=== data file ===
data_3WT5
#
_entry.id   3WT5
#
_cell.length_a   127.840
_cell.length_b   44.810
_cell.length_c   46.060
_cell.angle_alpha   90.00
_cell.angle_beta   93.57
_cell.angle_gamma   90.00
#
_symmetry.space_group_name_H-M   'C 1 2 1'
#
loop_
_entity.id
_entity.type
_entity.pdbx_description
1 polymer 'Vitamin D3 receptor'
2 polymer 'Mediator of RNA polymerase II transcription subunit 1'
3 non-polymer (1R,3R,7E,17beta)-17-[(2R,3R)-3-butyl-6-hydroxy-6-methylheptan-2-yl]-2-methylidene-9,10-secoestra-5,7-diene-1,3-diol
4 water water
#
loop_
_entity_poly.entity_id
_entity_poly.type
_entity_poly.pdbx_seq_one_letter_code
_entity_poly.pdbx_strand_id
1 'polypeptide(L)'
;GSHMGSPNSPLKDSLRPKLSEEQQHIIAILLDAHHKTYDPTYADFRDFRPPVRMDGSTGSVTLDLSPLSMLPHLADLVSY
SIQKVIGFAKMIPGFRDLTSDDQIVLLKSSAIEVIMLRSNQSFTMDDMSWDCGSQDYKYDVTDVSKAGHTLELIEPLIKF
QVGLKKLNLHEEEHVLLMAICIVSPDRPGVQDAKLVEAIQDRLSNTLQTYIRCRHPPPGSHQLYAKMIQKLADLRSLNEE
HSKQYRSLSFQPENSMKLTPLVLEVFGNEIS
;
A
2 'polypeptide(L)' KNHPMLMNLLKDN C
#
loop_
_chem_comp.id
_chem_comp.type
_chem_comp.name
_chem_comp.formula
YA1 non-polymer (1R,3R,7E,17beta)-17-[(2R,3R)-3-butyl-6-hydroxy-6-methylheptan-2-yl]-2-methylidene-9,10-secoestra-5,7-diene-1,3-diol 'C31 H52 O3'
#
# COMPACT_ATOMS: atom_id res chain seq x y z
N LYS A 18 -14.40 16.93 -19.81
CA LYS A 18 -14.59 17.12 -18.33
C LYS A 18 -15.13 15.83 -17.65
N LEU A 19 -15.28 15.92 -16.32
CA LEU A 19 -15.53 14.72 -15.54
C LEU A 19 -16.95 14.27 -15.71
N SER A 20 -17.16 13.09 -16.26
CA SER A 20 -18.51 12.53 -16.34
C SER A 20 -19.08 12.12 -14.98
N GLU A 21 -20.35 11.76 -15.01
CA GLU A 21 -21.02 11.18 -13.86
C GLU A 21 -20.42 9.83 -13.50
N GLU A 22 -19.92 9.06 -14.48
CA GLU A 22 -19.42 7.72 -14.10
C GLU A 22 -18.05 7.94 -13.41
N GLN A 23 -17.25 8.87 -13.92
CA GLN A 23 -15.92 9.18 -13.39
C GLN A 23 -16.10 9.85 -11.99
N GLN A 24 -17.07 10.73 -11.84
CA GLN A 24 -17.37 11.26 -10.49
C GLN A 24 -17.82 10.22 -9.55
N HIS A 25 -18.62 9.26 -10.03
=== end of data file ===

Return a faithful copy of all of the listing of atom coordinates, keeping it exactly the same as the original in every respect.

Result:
data_3WT5
#
_entry.id   3WT5
#
_cell.length_a   127.840
_cell.length_b   44.810
_cell.length_c   46.060
_cell.angle_alpha   90.00
_cell.angle_beta   93.57
_cell.angle_gamma   90.00
#
_symmetry.space_group_name_H-M   'C 1 2 1'
#
loop_
_entity.id
_entity.type
_entity.pdbx_description
1 polymer 'Vitamin D3 receptor'
2 polymer 'Mediator of RNA polymerase II transcription subunit 1'
3 non-polymer (1R,3R,7E,17beta)-17-[(2R,3R)-3-butyl-6-hydroxy-6-methylheptan-2-yl]-2-methylidene-9,10-secoestra-5,7-diene-1,3-diol
4 water water
#
loop_
_entity_poly.entity_id
_entity_poly.type
_entity_poly.pdbx_seq_one_letter_code
_entity_poly.pdbx_strand_id
1 'polypeptide(L)'
;GSHMGSPNSPLKDSLRPKLSEEQQHIIAILLDAHHKTYDPTYADFRDFRPPVRMDGSTGSVTLDLSPLSMLPHLADLVSY
SIQKVIGFAKMIPGFRDLTSDDQIVLLKSSAIEVIMLRSNQSFTMDDMSWDCGSQDYKYDVTDVSKAGHTLELIEPLIKF
QVGLKKLNLHEEEHVLLMAICIVSPDRPGVQDAKLVEAIQDRLSNTLQTYIRCRHPPPGSHQLYAKMIQKLADLRSLNEE
HSKQYRSLSFQPENSMKLTPLVLEVFGNEIS
;
A
2 'polypeptide(L)' KNHPMLMNLLKDN C
#
loop_
_chem_comp.id
_chem_comp.type
_chem_comp.name
_chem_comp.formula
YA1 non-polymer (1R,3R,7E,17beta)-17-[(2R,3R)-3-butyl-6-hydroxy-6-methylheptan-2-yl]-2-methylidene-9,10-secoestra-5,7-diene-1,3-diol 'C31 H52 O3'
#
# COMPACT_ATOMS: atom_id res chain seq x y z
N LYS A 18 -14.40 16.93 -19.81
CA LYS A 18 -14.59 17.12 -18.33
C LYS A 18 -15.13 15.83 -17.65
N LEU A 19 -15.28 15.92 -16.32
CA LEU A 19 -15.53 14.72 -15.54
C LEU A 19 -16.95 14.27 -15.71
N SER A 20 -17.16 13.09 -16.26
CA SER A 20 -18.51 12.53 -16.34
C SER A 20 -19.08 12.12 -14.98
N GLU A 21 -20.35 11.76 -15.01
CA GLU A 21 -21.02 11.18 -13.86
C GLU A 21 -20.42 9.83 -13.50
N GLU A 22 -19.92 9.06 -14.48
CA GLU A 22 -19.42 7.72 -14.10
C GLU A 22 -18.05 7.94 -13.41
N GLN A 23 -17.25 8.87 -13.92
CA GLN A 23 -15.92 9.18 -13.39
C GLN A 23 -16.10 9.85 -11.99
N GLN A 24 -17.07 10.73 -11.84
CA GLN A 24 -17.37 11.26 -10.49
C GLN A 24 -17.82 10.22 -9.55
N HIS A 25 -18.62 9.26 -10.03